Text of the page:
The primate relatives of cats lived in the Arctic 52 million years ago

The primate relatives of cats lived in the Arctic 52 million years ago

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Analysis of fossils found in Canada’s far north has revealed that two previously unknown species of ancient near-primates lived above the Arctic Circle about 52 million years ago, according to new research.

The now-extinct creatures belonged to a section of the primate family tree that evolved before the ancestor of lemurs split from the common ancestor of monkeys, apes and humans, said study author Dr. Chris Beard, professor emeritus of ecology and evolutionary biology at the University of Kansas and senior curator at the university’s Biodiversity Institute and Museum of Natural History.

The two sister species lived on what is now Ellesmere Island in northern Canada. They are the first known primatomorphans, or primate relatives, to have lived in latitudes north of the Arctic Circle, according to a study published Wednesday in the journal PLOS ONE.

The two species were named Ignacius mckennai and Ignacius dawsonae.

“To get an idea of ​​what Ignacius looked like, imagine a cross between a lemur and a squirrel that was about half the size of a house cat,” Beard said. “Unlike living primates, Ignacius had eyes on the sides of his head (instead of facing forward like ours) and his fingers and toes had claws instead of nails.”

When researchers analyzed the fossil fragments, the bones and teeth of Ignacius appeared different from other primatomorphans that lived in the more southerly reaches of North America.

“What I’ve been doing for the last few years is trying to understand what they were eating, and if they were eating different things than their mid-latitude counterparts,” said the lead study author. Kristen Miller, PhD student at the National University of Ireland. Kansas Biodiversity Institute and Natural History Museum.

Arctic primatomorphans have evolved special features in their jaws and teeth to crush harder food, such as nuts and seeds, compared to their preferred diet of ripe fruit. This physical adaptation probably existed because for half the year, the species lived in the darkness of the Arctic winter, when it was much more difficult to find food.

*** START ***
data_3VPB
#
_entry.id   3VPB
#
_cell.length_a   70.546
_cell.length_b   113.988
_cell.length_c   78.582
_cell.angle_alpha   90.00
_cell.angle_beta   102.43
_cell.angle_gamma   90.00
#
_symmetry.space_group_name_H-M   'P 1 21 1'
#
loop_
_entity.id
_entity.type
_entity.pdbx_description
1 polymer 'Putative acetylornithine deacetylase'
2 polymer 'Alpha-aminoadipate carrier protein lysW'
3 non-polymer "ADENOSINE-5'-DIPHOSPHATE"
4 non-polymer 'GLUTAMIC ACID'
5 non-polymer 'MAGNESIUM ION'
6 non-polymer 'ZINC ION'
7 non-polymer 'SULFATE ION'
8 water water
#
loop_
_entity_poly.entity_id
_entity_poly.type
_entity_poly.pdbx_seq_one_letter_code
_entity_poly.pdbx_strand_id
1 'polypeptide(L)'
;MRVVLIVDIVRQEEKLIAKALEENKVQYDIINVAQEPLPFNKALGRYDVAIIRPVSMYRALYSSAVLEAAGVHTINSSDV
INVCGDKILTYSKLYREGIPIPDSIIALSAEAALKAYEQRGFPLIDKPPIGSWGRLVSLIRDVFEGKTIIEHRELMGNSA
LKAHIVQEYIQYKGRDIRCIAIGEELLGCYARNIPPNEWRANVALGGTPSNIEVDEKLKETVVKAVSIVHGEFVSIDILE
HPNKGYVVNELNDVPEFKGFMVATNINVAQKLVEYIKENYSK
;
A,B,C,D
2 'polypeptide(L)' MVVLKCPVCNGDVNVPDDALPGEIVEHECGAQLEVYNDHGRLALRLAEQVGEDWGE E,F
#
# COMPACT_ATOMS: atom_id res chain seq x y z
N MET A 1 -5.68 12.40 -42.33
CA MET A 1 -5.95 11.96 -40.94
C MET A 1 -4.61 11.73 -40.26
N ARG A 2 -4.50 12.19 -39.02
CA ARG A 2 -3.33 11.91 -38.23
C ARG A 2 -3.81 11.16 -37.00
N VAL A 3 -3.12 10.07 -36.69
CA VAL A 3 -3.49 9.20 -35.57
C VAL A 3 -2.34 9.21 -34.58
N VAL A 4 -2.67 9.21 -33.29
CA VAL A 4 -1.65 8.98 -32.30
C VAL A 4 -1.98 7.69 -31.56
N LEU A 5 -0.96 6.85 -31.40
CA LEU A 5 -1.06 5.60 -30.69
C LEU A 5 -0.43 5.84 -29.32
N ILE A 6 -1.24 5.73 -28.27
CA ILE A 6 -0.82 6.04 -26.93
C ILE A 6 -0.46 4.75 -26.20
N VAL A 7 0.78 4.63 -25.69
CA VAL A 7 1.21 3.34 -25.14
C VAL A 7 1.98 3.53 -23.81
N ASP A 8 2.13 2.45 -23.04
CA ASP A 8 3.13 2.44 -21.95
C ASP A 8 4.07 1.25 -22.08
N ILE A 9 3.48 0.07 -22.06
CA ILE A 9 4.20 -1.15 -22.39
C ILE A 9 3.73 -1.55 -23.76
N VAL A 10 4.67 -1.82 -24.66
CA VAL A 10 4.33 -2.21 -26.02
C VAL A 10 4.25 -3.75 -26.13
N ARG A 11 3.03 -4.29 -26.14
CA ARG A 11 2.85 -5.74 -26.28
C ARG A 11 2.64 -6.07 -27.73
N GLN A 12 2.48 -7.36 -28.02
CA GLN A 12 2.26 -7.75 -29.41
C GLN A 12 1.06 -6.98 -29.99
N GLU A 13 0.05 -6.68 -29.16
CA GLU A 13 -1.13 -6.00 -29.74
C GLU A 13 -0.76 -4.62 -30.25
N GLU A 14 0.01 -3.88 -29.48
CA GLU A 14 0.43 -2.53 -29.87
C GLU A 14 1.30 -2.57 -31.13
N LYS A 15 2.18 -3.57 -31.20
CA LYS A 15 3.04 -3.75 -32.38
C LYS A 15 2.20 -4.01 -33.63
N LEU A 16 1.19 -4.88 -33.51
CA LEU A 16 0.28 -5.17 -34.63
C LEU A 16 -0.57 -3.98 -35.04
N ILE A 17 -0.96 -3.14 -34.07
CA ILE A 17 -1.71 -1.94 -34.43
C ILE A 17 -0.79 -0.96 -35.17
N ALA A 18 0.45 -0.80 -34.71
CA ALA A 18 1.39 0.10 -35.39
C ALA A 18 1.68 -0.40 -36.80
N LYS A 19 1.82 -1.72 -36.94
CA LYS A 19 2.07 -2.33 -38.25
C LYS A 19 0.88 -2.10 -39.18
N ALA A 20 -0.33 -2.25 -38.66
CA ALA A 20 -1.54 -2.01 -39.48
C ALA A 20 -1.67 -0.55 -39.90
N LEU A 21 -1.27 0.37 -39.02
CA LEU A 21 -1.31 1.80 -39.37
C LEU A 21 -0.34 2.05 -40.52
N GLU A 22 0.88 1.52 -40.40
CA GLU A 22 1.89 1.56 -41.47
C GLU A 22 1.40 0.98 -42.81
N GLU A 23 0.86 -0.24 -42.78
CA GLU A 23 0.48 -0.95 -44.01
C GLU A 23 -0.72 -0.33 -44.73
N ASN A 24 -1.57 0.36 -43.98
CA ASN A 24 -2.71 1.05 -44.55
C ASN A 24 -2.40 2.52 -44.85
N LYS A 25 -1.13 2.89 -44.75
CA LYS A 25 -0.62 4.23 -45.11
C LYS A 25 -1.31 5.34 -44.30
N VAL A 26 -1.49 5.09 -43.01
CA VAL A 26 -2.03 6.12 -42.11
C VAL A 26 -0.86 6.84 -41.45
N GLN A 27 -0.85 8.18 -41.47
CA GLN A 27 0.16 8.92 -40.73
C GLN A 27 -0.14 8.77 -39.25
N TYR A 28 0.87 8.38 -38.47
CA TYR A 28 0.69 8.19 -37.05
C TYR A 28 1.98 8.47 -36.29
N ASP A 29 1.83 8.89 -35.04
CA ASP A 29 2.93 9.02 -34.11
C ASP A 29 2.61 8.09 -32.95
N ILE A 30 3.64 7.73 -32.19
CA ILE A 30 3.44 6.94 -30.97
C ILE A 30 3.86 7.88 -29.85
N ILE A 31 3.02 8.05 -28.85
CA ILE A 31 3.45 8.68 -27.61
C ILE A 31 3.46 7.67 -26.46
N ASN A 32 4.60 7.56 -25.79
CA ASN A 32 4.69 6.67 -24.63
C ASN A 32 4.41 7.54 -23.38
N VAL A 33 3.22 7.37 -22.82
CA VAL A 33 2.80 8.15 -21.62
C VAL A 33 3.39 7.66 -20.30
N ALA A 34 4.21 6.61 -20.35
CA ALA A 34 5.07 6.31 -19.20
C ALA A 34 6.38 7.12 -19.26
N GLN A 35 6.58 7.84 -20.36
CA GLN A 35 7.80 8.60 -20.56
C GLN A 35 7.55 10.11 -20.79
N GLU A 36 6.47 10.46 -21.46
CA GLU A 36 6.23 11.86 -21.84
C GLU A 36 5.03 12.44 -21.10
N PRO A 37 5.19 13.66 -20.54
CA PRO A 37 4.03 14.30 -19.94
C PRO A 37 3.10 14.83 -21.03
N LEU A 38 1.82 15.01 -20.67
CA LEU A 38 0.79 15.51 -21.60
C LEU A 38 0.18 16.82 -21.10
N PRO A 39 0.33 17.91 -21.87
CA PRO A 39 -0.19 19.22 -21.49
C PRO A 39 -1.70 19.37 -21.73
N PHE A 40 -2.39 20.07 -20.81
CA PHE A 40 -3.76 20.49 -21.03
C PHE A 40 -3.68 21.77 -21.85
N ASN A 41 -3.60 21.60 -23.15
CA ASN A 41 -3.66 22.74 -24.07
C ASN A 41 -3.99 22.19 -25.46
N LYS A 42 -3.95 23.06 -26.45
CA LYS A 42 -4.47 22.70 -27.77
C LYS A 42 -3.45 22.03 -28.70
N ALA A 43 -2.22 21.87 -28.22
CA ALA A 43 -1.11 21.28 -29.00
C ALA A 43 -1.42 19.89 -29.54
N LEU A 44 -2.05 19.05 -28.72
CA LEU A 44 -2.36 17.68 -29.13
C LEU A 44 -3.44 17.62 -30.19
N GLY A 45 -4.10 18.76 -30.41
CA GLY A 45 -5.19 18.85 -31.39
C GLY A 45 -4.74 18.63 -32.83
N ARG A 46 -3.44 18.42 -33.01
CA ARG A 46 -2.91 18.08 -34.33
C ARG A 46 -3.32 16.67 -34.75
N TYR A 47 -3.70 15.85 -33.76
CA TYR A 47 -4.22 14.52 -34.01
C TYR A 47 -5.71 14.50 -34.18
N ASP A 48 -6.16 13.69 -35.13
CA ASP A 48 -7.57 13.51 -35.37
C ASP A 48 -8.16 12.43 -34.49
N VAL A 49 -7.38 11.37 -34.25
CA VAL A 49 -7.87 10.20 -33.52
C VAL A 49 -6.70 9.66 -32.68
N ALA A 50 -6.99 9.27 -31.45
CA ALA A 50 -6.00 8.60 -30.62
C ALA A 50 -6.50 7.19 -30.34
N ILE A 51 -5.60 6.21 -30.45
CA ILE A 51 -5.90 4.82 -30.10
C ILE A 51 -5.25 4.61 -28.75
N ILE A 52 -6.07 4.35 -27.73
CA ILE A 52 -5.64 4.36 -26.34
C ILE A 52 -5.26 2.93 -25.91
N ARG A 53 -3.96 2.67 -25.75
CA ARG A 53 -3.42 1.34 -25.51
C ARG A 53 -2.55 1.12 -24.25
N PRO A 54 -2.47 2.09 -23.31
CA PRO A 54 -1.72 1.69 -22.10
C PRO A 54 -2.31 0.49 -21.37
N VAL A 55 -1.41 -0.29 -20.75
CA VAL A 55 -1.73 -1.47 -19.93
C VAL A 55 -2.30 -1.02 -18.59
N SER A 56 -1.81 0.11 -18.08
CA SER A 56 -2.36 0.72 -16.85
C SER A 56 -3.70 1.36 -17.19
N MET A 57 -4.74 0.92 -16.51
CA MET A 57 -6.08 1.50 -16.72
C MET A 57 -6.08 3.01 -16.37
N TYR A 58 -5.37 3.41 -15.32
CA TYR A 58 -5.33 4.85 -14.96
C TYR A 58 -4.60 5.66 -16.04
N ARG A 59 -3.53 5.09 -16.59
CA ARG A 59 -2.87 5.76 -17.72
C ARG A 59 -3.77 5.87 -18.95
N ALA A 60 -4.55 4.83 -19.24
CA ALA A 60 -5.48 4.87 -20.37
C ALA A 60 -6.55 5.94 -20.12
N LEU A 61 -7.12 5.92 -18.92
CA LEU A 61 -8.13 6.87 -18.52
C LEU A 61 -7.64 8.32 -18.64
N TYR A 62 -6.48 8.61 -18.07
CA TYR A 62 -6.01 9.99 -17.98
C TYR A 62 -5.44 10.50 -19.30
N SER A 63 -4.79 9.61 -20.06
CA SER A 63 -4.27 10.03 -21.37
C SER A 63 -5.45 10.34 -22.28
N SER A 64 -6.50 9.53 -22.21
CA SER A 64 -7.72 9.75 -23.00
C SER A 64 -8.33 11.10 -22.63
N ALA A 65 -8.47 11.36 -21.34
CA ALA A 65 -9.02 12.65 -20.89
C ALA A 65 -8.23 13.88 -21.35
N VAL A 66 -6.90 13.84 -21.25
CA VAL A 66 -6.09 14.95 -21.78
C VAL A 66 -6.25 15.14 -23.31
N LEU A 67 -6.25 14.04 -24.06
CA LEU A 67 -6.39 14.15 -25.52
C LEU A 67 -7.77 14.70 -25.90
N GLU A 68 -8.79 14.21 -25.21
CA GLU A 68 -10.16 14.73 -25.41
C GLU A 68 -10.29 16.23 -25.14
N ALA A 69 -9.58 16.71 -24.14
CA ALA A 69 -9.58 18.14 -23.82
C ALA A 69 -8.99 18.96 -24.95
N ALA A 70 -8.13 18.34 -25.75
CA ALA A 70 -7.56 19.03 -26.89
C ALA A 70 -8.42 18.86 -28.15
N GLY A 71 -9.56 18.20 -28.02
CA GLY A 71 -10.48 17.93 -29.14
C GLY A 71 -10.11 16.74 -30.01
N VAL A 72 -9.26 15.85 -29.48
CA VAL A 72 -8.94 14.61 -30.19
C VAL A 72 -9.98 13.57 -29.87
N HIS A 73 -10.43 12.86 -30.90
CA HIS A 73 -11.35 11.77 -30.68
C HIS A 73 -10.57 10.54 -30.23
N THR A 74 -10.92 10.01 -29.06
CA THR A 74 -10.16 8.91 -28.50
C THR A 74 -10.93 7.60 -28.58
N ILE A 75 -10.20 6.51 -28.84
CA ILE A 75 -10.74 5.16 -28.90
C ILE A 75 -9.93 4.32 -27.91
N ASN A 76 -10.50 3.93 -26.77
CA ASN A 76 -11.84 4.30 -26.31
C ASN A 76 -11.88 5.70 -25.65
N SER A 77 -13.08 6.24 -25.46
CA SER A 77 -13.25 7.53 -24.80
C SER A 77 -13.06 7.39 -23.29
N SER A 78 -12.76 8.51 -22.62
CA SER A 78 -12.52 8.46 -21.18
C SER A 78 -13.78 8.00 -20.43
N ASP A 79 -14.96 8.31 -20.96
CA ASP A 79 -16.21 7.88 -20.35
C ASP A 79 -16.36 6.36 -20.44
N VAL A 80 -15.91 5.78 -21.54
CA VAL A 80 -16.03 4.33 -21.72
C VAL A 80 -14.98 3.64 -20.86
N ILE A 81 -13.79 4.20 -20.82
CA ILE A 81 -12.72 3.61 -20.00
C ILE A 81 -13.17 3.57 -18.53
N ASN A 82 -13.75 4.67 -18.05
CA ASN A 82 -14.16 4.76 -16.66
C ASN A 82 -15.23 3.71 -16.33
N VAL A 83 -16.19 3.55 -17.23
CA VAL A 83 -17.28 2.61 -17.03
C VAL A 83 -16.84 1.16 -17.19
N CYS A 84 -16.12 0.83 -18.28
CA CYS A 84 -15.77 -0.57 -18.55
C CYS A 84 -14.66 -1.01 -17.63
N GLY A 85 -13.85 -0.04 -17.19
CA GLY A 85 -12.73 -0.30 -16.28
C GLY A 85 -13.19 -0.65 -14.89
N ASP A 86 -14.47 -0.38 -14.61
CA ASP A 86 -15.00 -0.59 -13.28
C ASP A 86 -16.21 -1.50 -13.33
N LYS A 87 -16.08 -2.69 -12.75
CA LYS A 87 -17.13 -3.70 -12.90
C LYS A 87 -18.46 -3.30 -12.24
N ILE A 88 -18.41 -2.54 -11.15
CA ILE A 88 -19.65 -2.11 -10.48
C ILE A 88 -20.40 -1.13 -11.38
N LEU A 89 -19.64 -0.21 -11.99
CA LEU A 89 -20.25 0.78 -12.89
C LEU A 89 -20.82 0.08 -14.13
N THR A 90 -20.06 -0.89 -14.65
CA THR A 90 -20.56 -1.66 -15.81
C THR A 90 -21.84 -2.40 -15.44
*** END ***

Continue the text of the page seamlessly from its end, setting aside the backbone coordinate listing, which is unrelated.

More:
“We think that’s probably the biggest physical challenge the ancient environment has for these animals,” Beard said.

These findings could also be used to understand how animals adapt and evolve during periods of climate change — as in the case of species facing today’s human-driven climate crisis. today.

Researchers believe that the primatomorphans came from an ancestral species that went north from the southernmost regions of North America. Similar fossils have been found throughout Wyoming, Texas, Montana and Colorado, according to Miller.

“No primary relationship has ever been found at such extreme latitudes,” Miller said. “They are usually found around the equator in tropical regions. I was able to perform a phylogenetic analysis, which helped me understand the relationship between the fossils from Ellesmere Island and the species found in mid-latitude North America.”

The common ancestor of the two Ignacius species probably reached Ellesmere Island about 51 million years ago, Beard said. At the time, it was a peninsula jutting into the Arctic Sea from nearby parts of North America.

Ignacius mckennai and Ignacius dawsonae are named in part after two of Beard’s former colleagues and mentors, he explained: the late paleontologists Dr. Mary Dawson of the Carnegie Museum of Natural History in Pittsburgh and Dr. Malcolm McKenna of the American Museum of Natural History in New York, who have both worked extensively on Ellesmere Island.

During this ancient era, the Arctic Circle was a warmer and more hospitable place for life. Global warming has made the region much hotter and wetter, with a more humid environment. The warmer temperatures during this period probably encouraged the ancestors of Igancius to move north.

“Winter temperatures may have gotten as low as freezing for short periods of time, but we know that there was hardly any sustained freezing temperatures because crocodiles have been found on Ellesmere Island, and they cannot survive prolonged freezing, ” said Beard. “During the summer, the temperature reached about 70 degrees Fahrenheit.”

Despite the warmer temperatures, the primatomorphans still had to adapt to survive in their unique northern ecosystem. They grew larger than their southern relatives, who were like squirrels; such growth occurs commonly in mammals that live in northern latitudes because it helps them maintain their core body temperature, Beard said.

“(The results) tell us to expect dramatic and dynamic changes in the Arctic ecosystem as it adapts to continued warming,” Beard said. “Some animals that do not currently live in the Arctic will colonize that region, and some will adapt to their new environment in ways that parallel Ignacius. Similarly, we can expect some of the new colonists to diversify in the Arctic, just as Ignacius did.”

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